Remember this trick
Like signs attract Opposite signs repulse
For e.g
-2-3 Like signs since both are negative so we ADD Therefore our answer is -5
-2+3 Opposite signs so we SUBTRACT .Our answer is 1(Add the sign of the larger integer)
just think of it in terms of counters:
take 3 plus 5:
three counters is + + +
add five more counters you get + + + + + + + +
or 5 minus 2
five counters is + + + + +
if you remove two counters you get + + +
a negative number is reperesented by a minus sign -
so you could also think of adding negative numbers
5 minus 3
five counters is + + + + +
add three negative counters + + + + + - - -
the negative and positive counters cancel out and you get + +
Hi Caroline-
I found a web site that will let you try as many integer problems as you need to. It gives feedback, of course, and allows you to pick, adding, subtracting, multiplying, or dividing.
Some of my students have found it very helpful. Use it until you've 'got it' then try it again another day to see if you still remember how to do these problems.
The website is at FlashCards with Negative Numbers
I have a link to it on the website I wrote the html code for, Multiplication Facts Drill (an on-line program)
Good luck,
Mr. Taylor
PS- Let me know if it helps!
Hi Caroline,
I have a blog entry that you may find useful. It describes the 2 simple steps that we can take to correctly evaluate negative and positive integers.
Mental Flow for Addition and Subtraction.
Also, you may find useful is the simple steps to evaluate positive and negative integers for multiplication and division.
That is a very nice way of thinking about it dented.
I prefer algebra to counters though (before you ask, yes I probably am crazy lol)
In short, if it contains only two (negative) numbers, then use the formula:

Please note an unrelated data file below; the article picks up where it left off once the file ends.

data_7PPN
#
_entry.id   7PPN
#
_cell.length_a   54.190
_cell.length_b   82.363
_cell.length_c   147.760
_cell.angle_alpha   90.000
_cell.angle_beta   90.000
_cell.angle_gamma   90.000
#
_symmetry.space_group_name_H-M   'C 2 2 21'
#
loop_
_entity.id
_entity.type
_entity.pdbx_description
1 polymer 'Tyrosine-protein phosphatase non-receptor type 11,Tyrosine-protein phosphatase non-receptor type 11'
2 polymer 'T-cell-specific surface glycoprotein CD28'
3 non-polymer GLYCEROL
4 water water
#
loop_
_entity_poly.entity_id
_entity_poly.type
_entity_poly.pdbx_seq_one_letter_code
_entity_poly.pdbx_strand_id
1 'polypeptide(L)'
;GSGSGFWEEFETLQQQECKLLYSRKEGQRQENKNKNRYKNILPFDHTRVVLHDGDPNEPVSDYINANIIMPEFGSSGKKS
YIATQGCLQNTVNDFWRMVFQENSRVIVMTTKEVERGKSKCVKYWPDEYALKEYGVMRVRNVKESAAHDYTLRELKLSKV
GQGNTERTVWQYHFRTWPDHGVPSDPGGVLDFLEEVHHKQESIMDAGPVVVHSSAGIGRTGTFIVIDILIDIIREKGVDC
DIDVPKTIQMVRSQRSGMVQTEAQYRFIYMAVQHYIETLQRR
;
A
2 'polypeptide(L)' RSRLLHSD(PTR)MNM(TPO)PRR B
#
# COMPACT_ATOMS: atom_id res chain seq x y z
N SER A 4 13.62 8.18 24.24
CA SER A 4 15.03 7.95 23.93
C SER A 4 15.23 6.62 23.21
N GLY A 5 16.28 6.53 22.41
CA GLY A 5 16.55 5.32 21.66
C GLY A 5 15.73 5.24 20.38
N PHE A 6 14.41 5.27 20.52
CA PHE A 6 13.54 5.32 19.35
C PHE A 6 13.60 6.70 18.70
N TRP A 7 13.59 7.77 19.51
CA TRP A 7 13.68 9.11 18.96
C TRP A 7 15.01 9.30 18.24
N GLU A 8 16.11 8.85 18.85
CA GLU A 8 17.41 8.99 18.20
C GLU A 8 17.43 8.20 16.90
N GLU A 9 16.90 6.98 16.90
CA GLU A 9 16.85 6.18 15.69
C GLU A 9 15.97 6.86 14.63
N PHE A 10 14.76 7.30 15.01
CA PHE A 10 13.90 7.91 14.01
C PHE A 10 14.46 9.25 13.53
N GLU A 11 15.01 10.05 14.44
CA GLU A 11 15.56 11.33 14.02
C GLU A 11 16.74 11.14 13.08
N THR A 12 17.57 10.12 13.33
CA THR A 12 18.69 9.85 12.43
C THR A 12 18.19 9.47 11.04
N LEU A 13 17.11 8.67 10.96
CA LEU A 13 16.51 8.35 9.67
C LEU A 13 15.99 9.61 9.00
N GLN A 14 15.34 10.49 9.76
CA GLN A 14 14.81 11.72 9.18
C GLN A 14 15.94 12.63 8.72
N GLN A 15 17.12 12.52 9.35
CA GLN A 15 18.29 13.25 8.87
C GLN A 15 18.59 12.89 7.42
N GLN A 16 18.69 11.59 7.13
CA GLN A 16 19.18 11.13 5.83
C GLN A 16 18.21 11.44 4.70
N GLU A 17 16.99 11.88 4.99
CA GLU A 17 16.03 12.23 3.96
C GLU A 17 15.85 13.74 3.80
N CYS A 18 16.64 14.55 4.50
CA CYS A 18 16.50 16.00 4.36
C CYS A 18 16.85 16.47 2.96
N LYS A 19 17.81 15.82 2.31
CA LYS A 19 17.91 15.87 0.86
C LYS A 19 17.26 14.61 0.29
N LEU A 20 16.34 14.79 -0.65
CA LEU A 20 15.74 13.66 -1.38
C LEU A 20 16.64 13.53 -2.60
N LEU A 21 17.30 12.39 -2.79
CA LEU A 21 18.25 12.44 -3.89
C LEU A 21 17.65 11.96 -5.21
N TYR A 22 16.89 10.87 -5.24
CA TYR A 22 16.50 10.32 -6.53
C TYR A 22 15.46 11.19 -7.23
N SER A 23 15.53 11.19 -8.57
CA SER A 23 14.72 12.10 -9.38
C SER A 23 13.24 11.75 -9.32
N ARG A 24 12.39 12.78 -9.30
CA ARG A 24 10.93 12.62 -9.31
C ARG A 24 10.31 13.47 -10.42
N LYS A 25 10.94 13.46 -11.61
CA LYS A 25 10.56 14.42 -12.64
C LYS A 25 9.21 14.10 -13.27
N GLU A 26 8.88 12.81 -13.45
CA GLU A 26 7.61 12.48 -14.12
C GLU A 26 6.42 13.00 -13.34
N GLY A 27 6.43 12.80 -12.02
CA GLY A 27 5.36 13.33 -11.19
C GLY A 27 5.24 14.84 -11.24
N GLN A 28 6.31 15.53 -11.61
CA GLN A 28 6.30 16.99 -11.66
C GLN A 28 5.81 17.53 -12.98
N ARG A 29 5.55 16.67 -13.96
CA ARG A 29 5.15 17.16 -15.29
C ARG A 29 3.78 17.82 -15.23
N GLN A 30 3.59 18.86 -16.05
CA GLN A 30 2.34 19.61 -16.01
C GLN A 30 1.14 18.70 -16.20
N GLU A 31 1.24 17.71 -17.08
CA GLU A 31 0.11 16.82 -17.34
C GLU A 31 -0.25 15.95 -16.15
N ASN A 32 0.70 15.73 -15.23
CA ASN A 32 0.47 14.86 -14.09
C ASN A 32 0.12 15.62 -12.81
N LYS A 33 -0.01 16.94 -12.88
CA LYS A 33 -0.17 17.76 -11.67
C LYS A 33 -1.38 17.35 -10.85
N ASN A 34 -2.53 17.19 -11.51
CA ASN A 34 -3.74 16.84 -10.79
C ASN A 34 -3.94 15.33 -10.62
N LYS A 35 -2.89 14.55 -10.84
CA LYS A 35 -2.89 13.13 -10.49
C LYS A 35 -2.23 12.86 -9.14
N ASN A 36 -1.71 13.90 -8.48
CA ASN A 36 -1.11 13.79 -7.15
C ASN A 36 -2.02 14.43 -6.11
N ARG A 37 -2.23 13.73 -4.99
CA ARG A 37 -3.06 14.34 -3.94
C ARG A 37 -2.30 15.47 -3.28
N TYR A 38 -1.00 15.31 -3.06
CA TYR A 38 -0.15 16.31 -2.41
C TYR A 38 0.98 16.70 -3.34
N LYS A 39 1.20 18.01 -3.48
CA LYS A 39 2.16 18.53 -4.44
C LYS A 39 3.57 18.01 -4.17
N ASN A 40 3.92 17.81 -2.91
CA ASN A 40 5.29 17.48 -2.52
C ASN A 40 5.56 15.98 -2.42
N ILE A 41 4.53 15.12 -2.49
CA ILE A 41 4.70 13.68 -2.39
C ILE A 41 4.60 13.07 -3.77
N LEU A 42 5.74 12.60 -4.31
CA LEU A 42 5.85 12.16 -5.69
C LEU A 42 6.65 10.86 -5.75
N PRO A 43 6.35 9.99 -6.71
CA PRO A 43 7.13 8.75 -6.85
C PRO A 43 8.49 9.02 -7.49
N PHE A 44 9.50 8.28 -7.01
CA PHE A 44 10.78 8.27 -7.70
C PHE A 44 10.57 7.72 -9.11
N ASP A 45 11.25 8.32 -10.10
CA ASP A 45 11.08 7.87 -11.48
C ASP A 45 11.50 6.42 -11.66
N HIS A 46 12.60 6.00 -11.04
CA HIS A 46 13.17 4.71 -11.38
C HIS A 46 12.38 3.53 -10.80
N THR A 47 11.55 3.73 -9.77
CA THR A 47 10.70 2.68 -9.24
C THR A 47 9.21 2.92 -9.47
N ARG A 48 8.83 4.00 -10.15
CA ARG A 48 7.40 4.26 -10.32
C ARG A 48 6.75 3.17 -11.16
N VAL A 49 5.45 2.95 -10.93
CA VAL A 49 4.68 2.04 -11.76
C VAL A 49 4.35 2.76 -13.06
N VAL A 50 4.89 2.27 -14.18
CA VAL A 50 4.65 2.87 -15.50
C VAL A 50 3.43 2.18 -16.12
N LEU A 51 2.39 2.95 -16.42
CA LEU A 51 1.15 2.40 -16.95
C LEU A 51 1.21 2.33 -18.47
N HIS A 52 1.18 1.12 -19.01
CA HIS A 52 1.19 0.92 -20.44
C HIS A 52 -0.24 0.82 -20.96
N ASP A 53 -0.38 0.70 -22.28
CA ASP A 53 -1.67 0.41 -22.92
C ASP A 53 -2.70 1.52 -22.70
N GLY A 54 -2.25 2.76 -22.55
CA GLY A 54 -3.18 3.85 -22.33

where:
n = the first number, but reversed so it is positive
m = the second number, with its value reversed similarly to n
q = the final answer
OR
if there is just one negative number, use this:
where:
n = the negative number
m = the positive number
q = the final answer
if you want it to be explained further, try taking a look at these worked examples:
- 7 - 9 = q
- n - m = q
n = 7
m = 9
q = unknown
where:
n = the first number, but reversed so it is positive
m = the second number, with its value reversed similarly to n
q = the final answer
- 7 - 9 = 0 - 7 - 9
- n - m = 0 - n - m
0 - n - m
if:
-n = -1 * n = [n * -1]
-m = -1 * m = [m * -1]
therefore:
0 - [ [ n * -1] [ + m * -1] ]
to identify each term, ive removed the inner [] brackets and used {} brackets to show the term and its operator:
0 - [ { + n } { * [-1] } { + m } { * [-1] } ]
these can be rearranged and simplified as follows:
0 - [ { + n } { + m } { * [-1] } { * [-1] } ]
0 - [ n + m * -1 * -1 ]
0 - [ n + m * 1 ]
0 - [ n + m ]
therefore, in the equation -7 - 9 = q , where n = 7 and m = 9;
0 - [ n + m ] = q
0 - [ 7 + 9 ] = q
0 - [ 16 ] = 9
0 - 16 = q
q = 16
thus:
- 7 - 9 = -16
BUT, if there is only one negative number and one positive number in the equation, then it becomes pointless to do anything except rearrange and solve that way because using a modified version of the above formula simply resulted in exactly the same thing.
Just trust me on this point lol.
just do this:
- 7 + 9 = q
- n + m = q
n = 7
m = 9
q = unknown
where:
n = the negative number
m = the positive number
q = the final answer
- 7 + 9 = q
- n + m = q
+ m - n = q
- 7 + 9 = q
+ 9 - 7 = q
+ 2 = q
q = 2
thus:
9 - 7 = 2
Footnote:
Sorry: when I started typing, the idea of this seemed like a good one, but after finishing it, it seems almost pointless and almost off-topic
I mean, I've made something as simple as -7 + 9 into at least three or four screens of text / numbers lol ... sorry
Anyways .. you wouldn't believe how much time / work it took to do this (I almost don't believe it myself after seeing the finished bit) but I've put too much effort into it to not do anything with it, so there it is .. enjoy
I hope my previous post did not scare you lol.
Adding and subtracting negative numbers is much more simple than it looks.
There are many many different ways of teaching this - including one that I've made myself, but the most common one that ive seen is using these two rules:
** If the symbols are the same, then the number will get bigger and you must move your finger to the right on a number line.
For example, -(-3) and +(+3) will make the number bigger.
** If, however, the symbols are the different, then the number will get smaller and you must move your finger to the left on a number line.
For example, -(+3) and +(-3) will make the number smaller.
EXAMPLES:
can you see the patterns?Code:3 + +7 = 10 [ ++ makes the 3 bigger ] 3 < 10 3 + -7 = -4 [ +- makes the 3 smaller ] 3 > -4 3 - +7 = -4 [ +- makes the 3 smaller ] 3 > -4 3 - -7 = 10 [ -- makes the 3 bigger ] 3 < 10 3 + 7 = 10 [notice that ++ is the same as +] 3 - 7 = -4 [notice that +- is the same as -] 3 - 7 = -4 [notice that -+ is the same as -] 3 + 7 = 10 [notice that -+ is the same as +]